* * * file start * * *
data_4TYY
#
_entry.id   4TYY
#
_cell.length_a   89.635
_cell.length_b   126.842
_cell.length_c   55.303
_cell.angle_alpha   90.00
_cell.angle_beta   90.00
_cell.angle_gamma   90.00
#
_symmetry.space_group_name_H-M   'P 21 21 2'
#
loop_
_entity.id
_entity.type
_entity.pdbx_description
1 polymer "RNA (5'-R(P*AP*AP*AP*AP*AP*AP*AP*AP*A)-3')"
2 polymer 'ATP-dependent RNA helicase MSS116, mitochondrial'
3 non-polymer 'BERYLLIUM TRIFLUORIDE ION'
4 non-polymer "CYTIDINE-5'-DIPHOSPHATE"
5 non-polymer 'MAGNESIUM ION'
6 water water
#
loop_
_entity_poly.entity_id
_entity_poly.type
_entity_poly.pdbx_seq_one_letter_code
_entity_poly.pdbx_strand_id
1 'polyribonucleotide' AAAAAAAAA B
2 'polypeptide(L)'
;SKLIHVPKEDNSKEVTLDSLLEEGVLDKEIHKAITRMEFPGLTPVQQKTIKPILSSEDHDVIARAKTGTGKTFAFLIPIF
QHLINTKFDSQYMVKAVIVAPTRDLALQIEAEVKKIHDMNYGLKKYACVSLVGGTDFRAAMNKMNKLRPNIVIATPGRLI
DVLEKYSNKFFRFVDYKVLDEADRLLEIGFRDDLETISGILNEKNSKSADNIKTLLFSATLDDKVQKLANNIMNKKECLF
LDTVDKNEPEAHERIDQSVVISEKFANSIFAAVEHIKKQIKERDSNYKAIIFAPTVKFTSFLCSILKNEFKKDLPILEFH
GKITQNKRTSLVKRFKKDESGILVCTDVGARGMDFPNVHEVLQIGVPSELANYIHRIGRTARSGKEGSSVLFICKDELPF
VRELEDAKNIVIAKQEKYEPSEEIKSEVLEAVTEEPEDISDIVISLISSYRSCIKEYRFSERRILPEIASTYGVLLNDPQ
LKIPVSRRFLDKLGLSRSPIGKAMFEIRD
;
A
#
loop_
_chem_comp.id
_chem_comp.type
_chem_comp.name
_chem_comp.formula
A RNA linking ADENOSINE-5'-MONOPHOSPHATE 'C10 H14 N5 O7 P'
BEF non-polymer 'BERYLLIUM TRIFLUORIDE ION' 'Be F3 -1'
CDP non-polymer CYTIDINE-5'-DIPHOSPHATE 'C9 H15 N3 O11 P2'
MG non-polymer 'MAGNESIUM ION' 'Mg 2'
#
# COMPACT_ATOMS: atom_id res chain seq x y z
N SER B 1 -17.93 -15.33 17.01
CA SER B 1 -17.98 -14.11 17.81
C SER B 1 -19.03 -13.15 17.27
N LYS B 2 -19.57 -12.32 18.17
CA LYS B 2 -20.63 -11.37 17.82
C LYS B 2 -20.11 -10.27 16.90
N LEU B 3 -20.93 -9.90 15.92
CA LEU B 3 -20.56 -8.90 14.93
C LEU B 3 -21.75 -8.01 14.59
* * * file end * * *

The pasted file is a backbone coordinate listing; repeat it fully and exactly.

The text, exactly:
data_4TYY
#
_entry.id   4TYY
#
_cell.length_a   89.635
_cell.length_b   126.842
_cell.length_c   55.303
_cell.angle_alpha   90.00
_cell.angle_beta   90.00
_cell.angle_gamma   90.00
#
_symmetry.space_group_name_H-M   'P 21 21 2'
#
loop_
_entity.id
_entity.type
_entity.pdbx_description
1 polymer "RNA (5'-R(P*AP*AP*AP*AP*AP*AP*AP*AP*A)-3')"
2 polymer 'ATP-dependent RNA helicase MSS116, mitochondrial'
3 non-polymer 'BERYLLIUM TRIFLUORIDE ION'
4 non-polymer "CYTIDINE-5'-DIPHOSPHATE"
5 non-polymer 'MAGNESIUM ION'
6 water water
#
loop_
_entity_poly.entity_id
_entity_poly.type
_entity_poly.pdbx_seq_one_letter_code
_entity_poly.pdbx_strand_id
1 'polyribonucleotide' AAAAAAAAA B
2 'polypeptide(L)'
;SKLIHVPKEDNSKEVTLDSLLEEGVLDKEIHKAITRMEFPGLTPVQQKTIKPILSSEDHDVIARAKTGTGKTFAFLIPIF
QHLINTKFDSQYMVKAVIVAPTRDLALQIEAEVKKIHDMNYGLKKYACVSLVGGTDFRAAMNKMNKLRPNIVIATPGRLI
DVLEKYSNKFFRFVDYKVLDEADRLLEIGFRDDLETISGILNEKNSKSADNIKTLLFSATLDDKVQKLANNIMNKKECLF
LDTVDKNEPEAHERIDQSVVISEKFANSIFAAVEHIKKQIKERDSNYKAIIFAPTVKFTSFLCSILKNEFKKDLPILEFH
GKITQNKRTSLVKRFKKDESGILVCTDVGARGMDFPNVHEVLQIGVPSELANYIHRIGRTARSGKEGSSVLFICKDELPF
VRELEDAKNIVIAKQEKYEPSEEIKSEVLEAVTEEPEDISDIVISLISSYRSCIKEYRFSERRILPEIASTYGVLLNDPQ
LKIPVSRRFLDKLGLSRSPIGKAMFEIRD
;
A
#
loop_
_chem_comp.id
_chem_comp.type
_chem_comp.name
_chem_comp.formula
A RNA linking ADENOSINE-5'-MONOPHOSPHATE 'C10 H14 N5 O7 P'
BEF non-polymer 'BERYLLIUM TRIFLUORIDE ION' 'Be F3 -1'
CDP non-polymer CYTIDINE-5'-DIPHOSPHATE 'C9 H15 N3 O11 P2'
MG non-polymer 'MAGNESIUM ION' 'Mg 2'
#
# COMPACT_ATOMS: atom_id res chain seq x y z
N SER B 1 -17.93 -15.33 17.01
CA SER B 1 -17.98 -14.11 17.81
C SER B 1 -19.03 -13.15 17.27
N LYS B 2 -19.57 -12.32 18.17
CA LYS B 2 -20.63 -11.37 17.82
C LYS B 2 -20.11 -10.27 16.90
N LEU B 3 -20.93 -9.90 15.92
CA LEU B 3 -20.56 -8.90 14.93
C LEU B 3 -21.75 -8.01 14.59